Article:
Sunday, March 19, 2017

No. 2--Daffodils Abstracted

No. 2--Daffodils Abstracted.  Watercolor.
Approximately 12 x 10 inches.
Fearlessly marching ahead with #100bouquets.  Rather than making things up, I'm continuing working from set still life.  You can see my set up HERE.  (I tried embedding the instagram post, but that did not work, and I had to start from scratch twice.  Enough of that.)

You'll notice that I'm not super tied to the set up, which is my preference.  My style is definitely free-for-all, with lots of bleeds and mixing on the page.  I was also stymied by the fact that I took my model photo with my nose to the counter, which is not how I want to paint.  The point of view of the painting and the photo are different.

I don't own that many vases, so you'll be seeing them repeat.  This vase is from Neusole Glassworks, which is located in Forest Park.  The daffodils are from my front yard.

I'm not just painting flowers.  (That would be boring!) It just happens to be what I've been blogging about.

Paint:  Carbazole Violet, isoindoline yellow, lemon yellow, cobalt, undersea green, all Daniel Smith.
Paper:  Fabriano 300 lb Rough

Thursday, March 16, 2017

No. 200 and No. 1--Orange Flowers From Kroger

No. 1 Orange Flowers From Kroger.  Watercolor.
Approximately 30 x 22 inches.
This is my 200th blog post.  I'm metaphorically patting myself on the back!  I never imagined where I'd be when I started this blog about watercolor in October of 2012 .

I've met some fabulous people electronically (Rhonda Carpenter and Laura Starrett, I'm thinking of you), and painted and painted, and painted.  I think I'm getting better.  I'll check back in another 5 years.

My paintings are getting more and more abstract, so logically, I'm starting a project that's literal.  #100bouquets. I'm taking this up after following Lauren Everett Finn's similar efforts.  This is my first, and it's on a full sheet.  I figure to take about a year to get this done, although I reserve the right to take more time.  I like to paint flowers, but they all just froze, which doesn't bode well, and I tend to get distracted.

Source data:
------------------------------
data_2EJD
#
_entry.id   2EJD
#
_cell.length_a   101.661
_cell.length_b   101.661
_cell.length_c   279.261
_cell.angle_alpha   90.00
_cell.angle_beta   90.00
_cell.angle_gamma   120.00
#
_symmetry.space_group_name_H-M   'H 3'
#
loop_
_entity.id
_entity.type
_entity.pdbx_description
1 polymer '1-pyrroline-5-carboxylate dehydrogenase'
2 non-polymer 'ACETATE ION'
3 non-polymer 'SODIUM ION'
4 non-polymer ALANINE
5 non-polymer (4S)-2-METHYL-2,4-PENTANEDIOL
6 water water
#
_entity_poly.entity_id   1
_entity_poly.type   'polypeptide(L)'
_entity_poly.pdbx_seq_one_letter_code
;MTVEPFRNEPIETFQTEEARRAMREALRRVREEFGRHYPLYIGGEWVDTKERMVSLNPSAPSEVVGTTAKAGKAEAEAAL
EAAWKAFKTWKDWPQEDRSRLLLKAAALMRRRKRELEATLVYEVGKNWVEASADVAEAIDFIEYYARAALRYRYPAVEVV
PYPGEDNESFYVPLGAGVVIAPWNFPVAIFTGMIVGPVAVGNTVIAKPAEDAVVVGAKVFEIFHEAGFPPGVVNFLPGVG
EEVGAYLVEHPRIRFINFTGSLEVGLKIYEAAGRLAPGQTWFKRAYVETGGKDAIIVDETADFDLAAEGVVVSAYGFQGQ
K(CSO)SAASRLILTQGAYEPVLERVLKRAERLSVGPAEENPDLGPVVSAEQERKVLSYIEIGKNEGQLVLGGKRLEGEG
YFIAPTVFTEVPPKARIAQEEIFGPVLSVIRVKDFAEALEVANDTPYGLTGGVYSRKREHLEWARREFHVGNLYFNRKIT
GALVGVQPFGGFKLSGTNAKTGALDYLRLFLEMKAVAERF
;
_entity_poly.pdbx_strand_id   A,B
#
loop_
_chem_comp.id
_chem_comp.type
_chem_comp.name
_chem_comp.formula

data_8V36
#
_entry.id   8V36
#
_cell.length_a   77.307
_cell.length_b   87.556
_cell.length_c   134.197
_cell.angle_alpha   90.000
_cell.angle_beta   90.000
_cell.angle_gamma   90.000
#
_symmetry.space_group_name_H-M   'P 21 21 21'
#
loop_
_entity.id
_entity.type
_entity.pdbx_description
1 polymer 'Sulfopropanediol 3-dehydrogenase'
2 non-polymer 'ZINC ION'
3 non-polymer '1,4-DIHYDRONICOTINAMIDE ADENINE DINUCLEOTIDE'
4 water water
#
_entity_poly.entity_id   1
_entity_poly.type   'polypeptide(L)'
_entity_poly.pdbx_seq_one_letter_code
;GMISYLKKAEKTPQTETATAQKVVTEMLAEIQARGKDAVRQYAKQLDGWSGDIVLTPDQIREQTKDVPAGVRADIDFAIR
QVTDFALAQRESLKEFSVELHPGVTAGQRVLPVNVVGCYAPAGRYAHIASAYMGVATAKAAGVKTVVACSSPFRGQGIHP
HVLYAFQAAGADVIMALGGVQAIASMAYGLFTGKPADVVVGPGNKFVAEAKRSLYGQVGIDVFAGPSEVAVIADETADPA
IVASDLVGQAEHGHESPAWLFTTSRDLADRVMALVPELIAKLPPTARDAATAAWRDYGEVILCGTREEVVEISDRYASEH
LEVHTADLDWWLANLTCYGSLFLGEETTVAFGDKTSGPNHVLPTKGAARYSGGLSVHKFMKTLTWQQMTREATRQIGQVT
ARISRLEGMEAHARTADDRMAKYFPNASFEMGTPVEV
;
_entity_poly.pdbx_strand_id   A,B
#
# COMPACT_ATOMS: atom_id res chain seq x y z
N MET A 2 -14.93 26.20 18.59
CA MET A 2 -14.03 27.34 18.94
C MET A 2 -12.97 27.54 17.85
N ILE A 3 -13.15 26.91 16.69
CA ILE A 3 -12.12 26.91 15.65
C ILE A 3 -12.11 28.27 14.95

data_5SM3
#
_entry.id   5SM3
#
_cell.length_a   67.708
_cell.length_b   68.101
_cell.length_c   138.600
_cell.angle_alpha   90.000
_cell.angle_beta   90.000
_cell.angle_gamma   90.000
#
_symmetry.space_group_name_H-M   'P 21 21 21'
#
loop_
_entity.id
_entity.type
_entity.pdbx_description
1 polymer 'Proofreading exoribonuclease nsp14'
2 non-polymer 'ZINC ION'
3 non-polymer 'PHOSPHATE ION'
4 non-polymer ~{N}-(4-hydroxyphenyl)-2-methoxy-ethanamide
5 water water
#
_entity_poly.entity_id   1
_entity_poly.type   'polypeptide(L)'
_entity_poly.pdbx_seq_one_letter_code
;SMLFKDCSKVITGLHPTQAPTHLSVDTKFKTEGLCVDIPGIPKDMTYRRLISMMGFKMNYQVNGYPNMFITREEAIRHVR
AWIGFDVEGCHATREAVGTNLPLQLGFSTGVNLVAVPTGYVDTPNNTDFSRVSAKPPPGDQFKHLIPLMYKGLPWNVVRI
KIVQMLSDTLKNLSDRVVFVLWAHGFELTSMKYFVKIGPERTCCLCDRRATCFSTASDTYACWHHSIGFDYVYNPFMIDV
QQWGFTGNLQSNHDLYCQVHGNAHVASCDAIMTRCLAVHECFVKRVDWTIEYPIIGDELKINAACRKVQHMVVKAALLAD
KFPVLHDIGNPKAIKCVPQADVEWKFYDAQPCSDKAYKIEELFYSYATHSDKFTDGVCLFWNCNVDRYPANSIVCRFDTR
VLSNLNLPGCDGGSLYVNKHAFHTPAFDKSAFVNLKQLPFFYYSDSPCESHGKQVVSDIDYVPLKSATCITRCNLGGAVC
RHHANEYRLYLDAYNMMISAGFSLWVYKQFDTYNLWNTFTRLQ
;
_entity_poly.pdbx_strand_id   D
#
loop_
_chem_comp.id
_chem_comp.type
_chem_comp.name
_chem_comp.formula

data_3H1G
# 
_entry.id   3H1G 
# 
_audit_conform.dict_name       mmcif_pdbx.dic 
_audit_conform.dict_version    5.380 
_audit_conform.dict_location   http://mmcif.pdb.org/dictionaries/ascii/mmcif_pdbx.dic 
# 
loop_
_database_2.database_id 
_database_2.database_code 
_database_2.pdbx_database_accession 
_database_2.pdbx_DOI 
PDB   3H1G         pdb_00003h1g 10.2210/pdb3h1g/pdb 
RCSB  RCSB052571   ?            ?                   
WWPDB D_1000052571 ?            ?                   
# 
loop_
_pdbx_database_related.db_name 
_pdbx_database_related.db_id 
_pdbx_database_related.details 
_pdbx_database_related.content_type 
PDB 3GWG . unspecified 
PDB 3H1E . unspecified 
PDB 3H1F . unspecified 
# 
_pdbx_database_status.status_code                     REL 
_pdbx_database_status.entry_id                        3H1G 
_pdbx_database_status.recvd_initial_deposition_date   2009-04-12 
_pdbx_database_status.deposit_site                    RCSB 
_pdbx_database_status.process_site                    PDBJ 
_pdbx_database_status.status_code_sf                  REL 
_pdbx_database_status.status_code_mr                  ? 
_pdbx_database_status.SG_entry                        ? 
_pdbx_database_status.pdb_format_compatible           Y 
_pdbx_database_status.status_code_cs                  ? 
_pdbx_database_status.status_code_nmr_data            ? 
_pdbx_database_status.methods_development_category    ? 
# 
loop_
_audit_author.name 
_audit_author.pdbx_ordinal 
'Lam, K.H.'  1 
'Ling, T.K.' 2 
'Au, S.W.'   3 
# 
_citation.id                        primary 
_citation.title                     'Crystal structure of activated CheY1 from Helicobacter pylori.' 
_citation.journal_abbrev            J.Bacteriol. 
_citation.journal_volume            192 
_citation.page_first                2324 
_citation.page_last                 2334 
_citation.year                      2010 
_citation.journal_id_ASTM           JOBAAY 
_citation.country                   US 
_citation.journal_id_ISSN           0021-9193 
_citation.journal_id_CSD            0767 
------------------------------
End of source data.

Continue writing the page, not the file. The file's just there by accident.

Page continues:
Fabriano 300 lb rough watercolor paper.  Daniel Smith, quin burnt orange, quin red, isoindoline yellow, nickel azo yellow, and phthalo blue rs.


Tuesday, February 28, 2017

Blue/Orange/Gray: Developing Some Abstracts

Blue/Orange/Gray.  Watercolor and Crayon.
Approximately 3.5 x 3 inches.

Last weekend I sat down and started painting (or doodling) with a limited palette on hot press paper. Hot press, of course, is super smooth.  It handles the paint very differently than cold press or rough--it almost seems as if it's a race to get the paint to stay fluid on the paper.  And, if you ask me, the colors look different when they are dry--different in a way that's more chalky than if I was painting on one of the other types of watercolor paper.  This is just my opinion--I honestly don't paint on this type of paper frequently, and am not doing any kind of systematic study.

Today, I took one of the paintings and finished it with a crayon overlay.  Finished piece above.  Can  you tell which one it was?  Yeah, too stripey with a weird growth.  It's the second abstract I've finished with that blue.  You can see the first HERE.  I should probably finish all five so that they're interconnected by color, yes?

Cobalt blue, quin burnt orange, quin red, and undersea green (all daniel smith) and overlaid with light blue and light gray caran d'ache crayon.



Four Abstracts.  Watercolor.
Each approximately 3 inches square.